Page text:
For the Love of God, Volume 2/May 4
From Gospel Translations
Numbers 11; Psalm 48; Isaiah 1; Hebrews 9
THE OPENING VERSE OF ISAIAH 1 introduces the massive sweep of the book. It announces a vision that Isaiah saw, a vision that runs through the reigns of the four kings of Judah from King Uzziah on.
The first section (1:2-9) displays how far the nation has fallen. God himself raised up the nation of Israel (1:2)—indeed, he “reared” them, brought them up like children; and like rebellious children they have turned against him. An ox or a donkey knows more of its true home than Israel knows of hers. The heavens and earth are invited to listen in on the rebuke (1:2), both as a measure of the intensity of the rebellion and because there is a sense in which the well-being of the entire universe depends on whether God’s people obey or disobey his word. The description of the devastation in the land (1:5-9) is not metaphorical: probably what is being described is the bloody carnage that accompanied the invasion of Judah by Sennacherib’s Assyrian forces (701 B.C.)—a foretaste of judgment to come.
From here to the end of the chapter, the thought runs in three movements:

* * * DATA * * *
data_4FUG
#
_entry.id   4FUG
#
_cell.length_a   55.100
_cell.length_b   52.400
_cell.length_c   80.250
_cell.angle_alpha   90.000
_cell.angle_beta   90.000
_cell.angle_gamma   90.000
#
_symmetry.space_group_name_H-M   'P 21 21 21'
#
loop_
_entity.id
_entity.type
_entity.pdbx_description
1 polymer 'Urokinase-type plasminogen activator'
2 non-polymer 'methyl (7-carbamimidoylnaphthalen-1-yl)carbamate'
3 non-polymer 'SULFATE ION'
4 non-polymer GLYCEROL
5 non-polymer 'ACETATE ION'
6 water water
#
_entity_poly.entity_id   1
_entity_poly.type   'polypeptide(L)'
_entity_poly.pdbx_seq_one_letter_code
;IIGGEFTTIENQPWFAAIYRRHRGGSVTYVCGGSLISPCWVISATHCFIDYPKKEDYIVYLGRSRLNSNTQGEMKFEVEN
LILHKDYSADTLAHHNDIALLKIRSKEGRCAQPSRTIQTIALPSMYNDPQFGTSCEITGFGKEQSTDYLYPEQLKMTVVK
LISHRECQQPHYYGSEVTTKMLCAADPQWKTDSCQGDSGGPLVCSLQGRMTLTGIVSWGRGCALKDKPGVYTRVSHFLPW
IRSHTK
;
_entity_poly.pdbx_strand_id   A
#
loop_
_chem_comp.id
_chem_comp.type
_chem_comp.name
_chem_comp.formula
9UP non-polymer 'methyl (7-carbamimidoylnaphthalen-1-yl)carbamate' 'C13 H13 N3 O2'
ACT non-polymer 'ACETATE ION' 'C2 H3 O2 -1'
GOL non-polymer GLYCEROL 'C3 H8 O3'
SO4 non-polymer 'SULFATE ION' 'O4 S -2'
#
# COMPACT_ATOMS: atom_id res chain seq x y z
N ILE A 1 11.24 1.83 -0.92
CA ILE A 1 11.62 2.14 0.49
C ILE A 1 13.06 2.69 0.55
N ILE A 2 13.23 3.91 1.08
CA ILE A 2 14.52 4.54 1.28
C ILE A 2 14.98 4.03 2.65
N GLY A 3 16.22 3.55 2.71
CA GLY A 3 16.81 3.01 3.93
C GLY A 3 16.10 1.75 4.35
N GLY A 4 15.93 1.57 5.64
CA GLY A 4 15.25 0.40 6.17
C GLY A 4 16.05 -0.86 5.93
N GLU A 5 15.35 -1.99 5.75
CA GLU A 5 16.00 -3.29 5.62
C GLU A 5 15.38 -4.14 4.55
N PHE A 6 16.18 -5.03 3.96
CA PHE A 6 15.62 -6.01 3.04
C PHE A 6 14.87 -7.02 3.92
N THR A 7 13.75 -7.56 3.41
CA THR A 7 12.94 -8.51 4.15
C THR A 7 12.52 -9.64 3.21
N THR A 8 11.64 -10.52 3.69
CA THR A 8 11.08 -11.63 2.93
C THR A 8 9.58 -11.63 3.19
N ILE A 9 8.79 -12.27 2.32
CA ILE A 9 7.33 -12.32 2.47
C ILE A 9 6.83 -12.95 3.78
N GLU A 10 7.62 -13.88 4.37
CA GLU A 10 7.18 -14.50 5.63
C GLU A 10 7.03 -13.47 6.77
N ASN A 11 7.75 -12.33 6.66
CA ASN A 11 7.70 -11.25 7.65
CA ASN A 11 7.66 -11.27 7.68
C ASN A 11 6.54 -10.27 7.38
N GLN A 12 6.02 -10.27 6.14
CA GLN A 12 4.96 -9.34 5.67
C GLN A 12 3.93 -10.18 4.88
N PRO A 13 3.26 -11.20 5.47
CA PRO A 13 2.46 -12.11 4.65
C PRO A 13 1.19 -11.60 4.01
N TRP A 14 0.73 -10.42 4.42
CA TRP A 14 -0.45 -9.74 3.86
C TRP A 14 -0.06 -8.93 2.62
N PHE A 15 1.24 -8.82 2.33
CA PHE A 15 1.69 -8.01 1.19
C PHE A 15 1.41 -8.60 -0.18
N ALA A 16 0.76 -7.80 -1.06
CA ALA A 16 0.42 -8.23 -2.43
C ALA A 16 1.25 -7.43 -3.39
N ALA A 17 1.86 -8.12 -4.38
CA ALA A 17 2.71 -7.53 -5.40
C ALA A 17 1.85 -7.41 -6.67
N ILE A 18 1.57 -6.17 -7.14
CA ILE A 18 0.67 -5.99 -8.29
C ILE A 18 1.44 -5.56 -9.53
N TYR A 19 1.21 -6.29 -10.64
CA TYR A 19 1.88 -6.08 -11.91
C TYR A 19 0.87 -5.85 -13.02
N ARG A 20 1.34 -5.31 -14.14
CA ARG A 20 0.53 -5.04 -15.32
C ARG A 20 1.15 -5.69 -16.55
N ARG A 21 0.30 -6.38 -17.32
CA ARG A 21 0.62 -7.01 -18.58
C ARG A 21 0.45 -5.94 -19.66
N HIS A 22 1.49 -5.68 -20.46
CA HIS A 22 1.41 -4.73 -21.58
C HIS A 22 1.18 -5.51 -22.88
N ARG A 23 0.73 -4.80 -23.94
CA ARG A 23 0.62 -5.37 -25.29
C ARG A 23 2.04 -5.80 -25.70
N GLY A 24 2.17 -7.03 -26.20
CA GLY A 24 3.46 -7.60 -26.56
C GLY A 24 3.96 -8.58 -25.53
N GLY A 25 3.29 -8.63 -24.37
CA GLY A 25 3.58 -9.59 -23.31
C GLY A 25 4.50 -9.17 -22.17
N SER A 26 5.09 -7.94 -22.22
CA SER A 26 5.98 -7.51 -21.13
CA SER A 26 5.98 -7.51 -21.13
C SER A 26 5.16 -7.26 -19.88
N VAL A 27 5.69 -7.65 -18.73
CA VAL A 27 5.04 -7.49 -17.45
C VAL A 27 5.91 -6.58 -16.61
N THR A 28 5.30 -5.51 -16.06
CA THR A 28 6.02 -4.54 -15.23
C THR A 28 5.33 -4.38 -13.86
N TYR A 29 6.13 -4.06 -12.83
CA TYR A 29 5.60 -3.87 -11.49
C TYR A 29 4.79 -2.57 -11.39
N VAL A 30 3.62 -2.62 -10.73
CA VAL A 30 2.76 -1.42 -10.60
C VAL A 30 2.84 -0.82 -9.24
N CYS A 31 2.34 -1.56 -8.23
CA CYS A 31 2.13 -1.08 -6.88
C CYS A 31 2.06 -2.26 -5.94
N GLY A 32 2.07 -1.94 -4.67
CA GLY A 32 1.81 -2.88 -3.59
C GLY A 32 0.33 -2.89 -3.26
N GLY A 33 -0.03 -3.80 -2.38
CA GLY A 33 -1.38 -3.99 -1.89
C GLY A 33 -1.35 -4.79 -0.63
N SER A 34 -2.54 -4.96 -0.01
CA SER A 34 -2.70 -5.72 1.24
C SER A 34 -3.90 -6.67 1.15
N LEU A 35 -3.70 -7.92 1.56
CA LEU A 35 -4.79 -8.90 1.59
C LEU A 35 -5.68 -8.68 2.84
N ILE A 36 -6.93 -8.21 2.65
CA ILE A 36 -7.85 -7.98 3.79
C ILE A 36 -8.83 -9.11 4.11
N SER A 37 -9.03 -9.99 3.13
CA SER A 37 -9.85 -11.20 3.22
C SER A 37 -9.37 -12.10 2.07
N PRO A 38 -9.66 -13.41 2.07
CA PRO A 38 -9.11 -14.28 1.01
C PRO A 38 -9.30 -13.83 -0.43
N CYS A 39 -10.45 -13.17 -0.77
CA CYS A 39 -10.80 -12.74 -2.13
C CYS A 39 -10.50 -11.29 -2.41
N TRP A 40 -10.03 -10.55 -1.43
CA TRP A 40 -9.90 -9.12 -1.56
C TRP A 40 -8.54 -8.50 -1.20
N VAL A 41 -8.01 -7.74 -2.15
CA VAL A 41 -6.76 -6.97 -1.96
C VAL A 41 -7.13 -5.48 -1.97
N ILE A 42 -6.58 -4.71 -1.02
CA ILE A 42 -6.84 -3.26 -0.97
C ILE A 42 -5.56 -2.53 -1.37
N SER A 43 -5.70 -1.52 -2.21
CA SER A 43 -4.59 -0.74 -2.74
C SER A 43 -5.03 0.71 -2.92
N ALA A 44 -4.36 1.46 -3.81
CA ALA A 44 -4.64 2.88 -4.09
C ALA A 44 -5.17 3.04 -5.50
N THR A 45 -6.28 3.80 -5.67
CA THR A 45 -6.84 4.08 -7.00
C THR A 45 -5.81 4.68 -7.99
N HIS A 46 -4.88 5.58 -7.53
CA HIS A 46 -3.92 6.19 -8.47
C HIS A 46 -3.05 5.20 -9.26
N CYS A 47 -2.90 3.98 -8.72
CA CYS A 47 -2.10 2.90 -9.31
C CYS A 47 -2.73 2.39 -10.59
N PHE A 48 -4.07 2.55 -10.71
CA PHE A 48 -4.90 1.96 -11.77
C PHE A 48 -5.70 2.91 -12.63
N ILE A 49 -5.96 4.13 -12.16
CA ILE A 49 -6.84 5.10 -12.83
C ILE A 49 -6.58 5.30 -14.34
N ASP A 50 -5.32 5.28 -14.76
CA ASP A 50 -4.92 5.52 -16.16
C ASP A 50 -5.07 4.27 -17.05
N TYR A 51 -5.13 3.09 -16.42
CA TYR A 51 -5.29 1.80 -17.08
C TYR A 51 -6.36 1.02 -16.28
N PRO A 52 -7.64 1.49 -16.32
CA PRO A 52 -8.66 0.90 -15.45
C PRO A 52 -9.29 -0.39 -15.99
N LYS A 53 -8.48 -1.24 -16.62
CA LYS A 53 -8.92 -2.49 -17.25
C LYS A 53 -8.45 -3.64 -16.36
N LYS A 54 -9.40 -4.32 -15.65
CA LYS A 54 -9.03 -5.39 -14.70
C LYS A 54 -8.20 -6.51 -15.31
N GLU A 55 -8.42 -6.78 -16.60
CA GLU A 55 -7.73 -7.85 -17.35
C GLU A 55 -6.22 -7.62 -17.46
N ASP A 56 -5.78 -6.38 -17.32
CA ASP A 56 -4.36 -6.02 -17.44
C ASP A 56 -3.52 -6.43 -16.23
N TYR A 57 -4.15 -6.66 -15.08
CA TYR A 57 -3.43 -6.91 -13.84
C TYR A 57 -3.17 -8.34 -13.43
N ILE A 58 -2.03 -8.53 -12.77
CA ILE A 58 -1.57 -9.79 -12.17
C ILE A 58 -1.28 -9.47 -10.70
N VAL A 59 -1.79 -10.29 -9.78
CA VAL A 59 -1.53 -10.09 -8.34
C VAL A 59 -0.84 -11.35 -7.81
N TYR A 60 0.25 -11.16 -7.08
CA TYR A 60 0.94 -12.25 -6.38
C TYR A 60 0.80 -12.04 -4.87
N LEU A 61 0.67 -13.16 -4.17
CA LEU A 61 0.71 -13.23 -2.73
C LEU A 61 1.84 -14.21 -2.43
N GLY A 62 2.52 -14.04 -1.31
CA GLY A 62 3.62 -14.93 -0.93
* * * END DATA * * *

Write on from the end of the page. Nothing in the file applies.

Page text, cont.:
(1) Israel is excoriated for her corrupt and hypocritical worship (1:10-17). In dripping sarcasm, God addresses his covenant people as Sodom and Gomorrah. They maintain the stipulated sacrificial system and high feast days, but God insists he cannot bear their “evil assemblies” (1:13); he hates them (1:14). God will not even listen to his people when they pray (1:15), for oppression of the weak and corruption in the administration have reached such proportions that he must act in line with the Sinai covenant (Deut. 21:18-21). He can ignore these violations no longer.
(2) Nevertheless Israel is still being invited to forgiveness and cleansing: “‘Come now, let us reason together,’ says the LORD. ‘Though your sins are like scarlet, they shall be as white as snow; though they are red as crimson, they shall be like wool’” (1:18-20). It is not cultic observance that triggers such forgiveness, but repentance: “If you are willing and obedient, you will eat the best from the land” (1:19). The alternative is judgment (1:20). Later in the book the basis for such forgiveness will be set forth; the devastating judgment of oppression and exile was not necessary, but so often we prefer sin to salvation, greed to grace.
(3) Yet Zion (representing the people of God) will one day “be redeemed with justice, her penitent ones with righteousness” (1:27). There is no final redemption that ignores justice and righteousness; only judgment awaits the impenitent (1:28, 31).